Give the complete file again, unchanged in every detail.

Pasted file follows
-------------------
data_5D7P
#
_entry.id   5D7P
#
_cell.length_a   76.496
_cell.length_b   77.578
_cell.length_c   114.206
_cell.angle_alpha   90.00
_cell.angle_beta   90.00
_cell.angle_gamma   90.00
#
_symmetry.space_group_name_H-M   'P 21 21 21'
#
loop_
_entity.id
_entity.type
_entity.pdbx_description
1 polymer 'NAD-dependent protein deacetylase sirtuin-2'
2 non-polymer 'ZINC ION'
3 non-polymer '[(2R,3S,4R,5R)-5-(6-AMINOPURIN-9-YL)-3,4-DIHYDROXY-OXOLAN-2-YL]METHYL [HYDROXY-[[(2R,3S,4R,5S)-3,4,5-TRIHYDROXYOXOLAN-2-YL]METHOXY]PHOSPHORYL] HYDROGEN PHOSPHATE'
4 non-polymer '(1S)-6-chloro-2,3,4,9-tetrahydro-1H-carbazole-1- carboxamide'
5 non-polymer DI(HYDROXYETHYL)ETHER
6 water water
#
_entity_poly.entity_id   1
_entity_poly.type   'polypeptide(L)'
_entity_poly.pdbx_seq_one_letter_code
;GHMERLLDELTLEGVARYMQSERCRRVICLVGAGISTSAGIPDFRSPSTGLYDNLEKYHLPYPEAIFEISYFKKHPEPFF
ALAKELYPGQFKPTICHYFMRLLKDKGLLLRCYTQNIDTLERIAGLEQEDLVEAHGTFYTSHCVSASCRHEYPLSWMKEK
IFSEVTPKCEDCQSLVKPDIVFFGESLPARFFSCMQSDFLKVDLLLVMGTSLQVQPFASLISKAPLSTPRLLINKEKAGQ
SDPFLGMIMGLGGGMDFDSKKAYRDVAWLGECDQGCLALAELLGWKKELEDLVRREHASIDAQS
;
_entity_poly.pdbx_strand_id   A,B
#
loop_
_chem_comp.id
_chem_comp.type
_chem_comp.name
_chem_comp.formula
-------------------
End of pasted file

data_5D7P
#
_entry.id   5D7P
#
_cell.length_a   76.496
_cell.length_b   77.578
_cell.length_c   114.206
_cell.angle_alpha   90.00
_cell.angle_beta   90.00
_cell.angle_gamma   90.00
#
_symmetry.space_group_name_H-M   'P 21 21 21'
#
loop_
_entity.id
_entity.type
_entity.pdbx_description
1 polymer 'NAD-dependent protein deacetylase sirtuin-2'
2 non-polymer 'ZINC ION'
3 non-polymer '[(2R,3S,4R,5R)-5-(6-AMINOPURIN-9-YL)-3,4-DIHYDROXY-OXOLAN-2-YL]METHYL [HYDROXY-[[(2R,3S,4R,5S)-3,4,5-TRIHYDROXYOXOLAN-2-YL]METHOXY]PHOSPHORYL] HYDROGEN PHOSPHATE'
4 non-polymer '(1S)-6-chloro-2,3,4,9-tetrahydro-1H-carbazole-1- carboxamide'
5 non-polymer DI(HYDROXYETHYL)ETHER
6 water water
#
_entity_poly.entity_id   1
_entity_poly.type   'polypeptide(L)'
_entity_poly.pdbx_seq_one_letter_code
;GHMERLLDELTLEGVARYMQSERCRRVICLVGAGISTSAGIPDFRSPSTGLYDNLEKYHLPYPEAIFEISYFKKHPEPFF
ALAKELYPGQFKPTICHYFMRLLKDKGLLLRCYTQNIDTLERIAGLEQEDLVEAHGTFYTSHCVSASCRHEYPLSWMKEK
IFSEVTPKCEDCQSLVKPDIVFFGESLPARFFSCMQSDFLKVDLLLVMGTSLQVQPFASLISKAPLSTPRLLINKEKAGQ
SDPFLGMIMGLGGGMDFDSKKAYRDVAWLGECDQGCLALAELLGWKKELEDLVRREHASIDAQS
;
_entity_poly.pdbx_strand_id   A,B
#
loop_
_chem_comp.id
_chem_comp.type
_chem_comp.name
_chem_comp.formula